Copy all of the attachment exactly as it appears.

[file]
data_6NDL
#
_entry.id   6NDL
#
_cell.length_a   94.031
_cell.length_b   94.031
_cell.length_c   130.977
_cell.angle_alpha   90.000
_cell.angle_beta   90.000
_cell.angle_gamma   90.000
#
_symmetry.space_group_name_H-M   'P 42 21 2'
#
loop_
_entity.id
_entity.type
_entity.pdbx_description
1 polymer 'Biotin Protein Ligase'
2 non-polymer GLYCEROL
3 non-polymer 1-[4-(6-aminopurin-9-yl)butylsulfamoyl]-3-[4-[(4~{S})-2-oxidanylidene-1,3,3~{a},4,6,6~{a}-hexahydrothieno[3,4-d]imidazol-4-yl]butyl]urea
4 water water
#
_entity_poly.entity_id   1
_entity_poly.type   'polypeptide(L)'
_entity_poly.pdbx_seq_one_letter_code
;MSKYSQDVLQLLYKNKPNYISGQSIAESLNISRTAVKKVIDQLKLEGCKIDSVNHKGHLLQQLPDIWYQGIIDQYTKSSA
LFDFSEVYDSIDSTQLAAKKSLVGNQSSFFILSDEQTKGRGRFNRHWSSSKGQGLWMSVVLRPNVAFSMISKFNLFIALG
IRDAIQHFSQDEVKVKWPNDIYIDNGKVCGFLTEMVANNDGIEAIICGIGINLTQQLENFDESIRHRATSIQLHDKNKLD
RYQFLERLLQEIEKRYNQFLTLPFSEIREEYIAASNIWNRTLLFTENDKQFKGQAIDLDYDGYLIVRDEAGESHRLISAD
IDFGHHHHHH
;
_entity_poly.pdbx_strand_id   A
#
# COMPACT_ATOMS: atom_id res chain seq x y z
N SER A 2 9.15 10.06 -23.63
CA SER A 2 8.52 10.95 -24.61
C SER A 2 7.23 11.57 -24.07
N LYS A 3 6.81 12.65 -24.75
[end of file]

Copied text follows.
data_6NDL
#
_entry.id   6NDL
#
_cell.length_a   94.031
_cell.length_b   94.031
_cell.length_c   130.977
_cell.angle_alpha   90.000
_cell.angle_beta   90.000
_cell.angle_gamma   90.000
#
_symmetry.space_group_name_H-M   'P 42 21 2'
#
loop_
_entity.id
_entity.type
_entity.pdbx_description
1 polymer 'Biotin Protein Ligase'
2 non-polymer GLYCEROL
3 non-polymer 1-[4-(6-aminopurin-9-yl)butylsulfamoyl]-3-[4-[(4~{S})-2-oxidanylidene-1,3,3~{a},4,6,6~{a}-hexahydrothieno[3,4-d]imidazol-4-yl]butyl]urea
4 water water
#
_entity_poly.entity_id   1
_entity_poly.type   'polypeptide(L)'
_entity_poly.pdbx_seq_one_letter_code
;MSKYSQDVLQLLYKNKPNYISGQSIAESLNISRTAVKKVIDQLKLEGCKIDSVNHKGHLLQQLPDIWYQGIIDQYTKSSA
LFDFSEVYDSIDSTQLAAKKSLVGNQSSFFILSDEQTKGRGRFNRHWSSSKGQGLWMSVVLRPNVAFSMISKFNLFIALG
IRDAIQHFSQDEVKVKWPNDIYIDNGKVCGFLTEMVANNDGIEAIICGIGINLTQQLENFDESIRHRATSIQLHDKNKLD
RYQFLERLLQEIEKRYNQFLTLPFSEIREEYIAASNIWNRTLLFTENDKQFKGQAIDLDYDGYLIVRDEAGESHRLISAD
IDFGHHHHHH
;
_entity_poly.pdbx_strand_id   A
#
# COMPACT_ATOMS: atom_id res chain seq x y z
N SER A 2 9.15 10.06 -23.63
CA SER A 2 8.52 10.95 -24.61
C SER A 2 7.23 11.57 -24.07
N LYS A 3 6.81 12.65 -24.75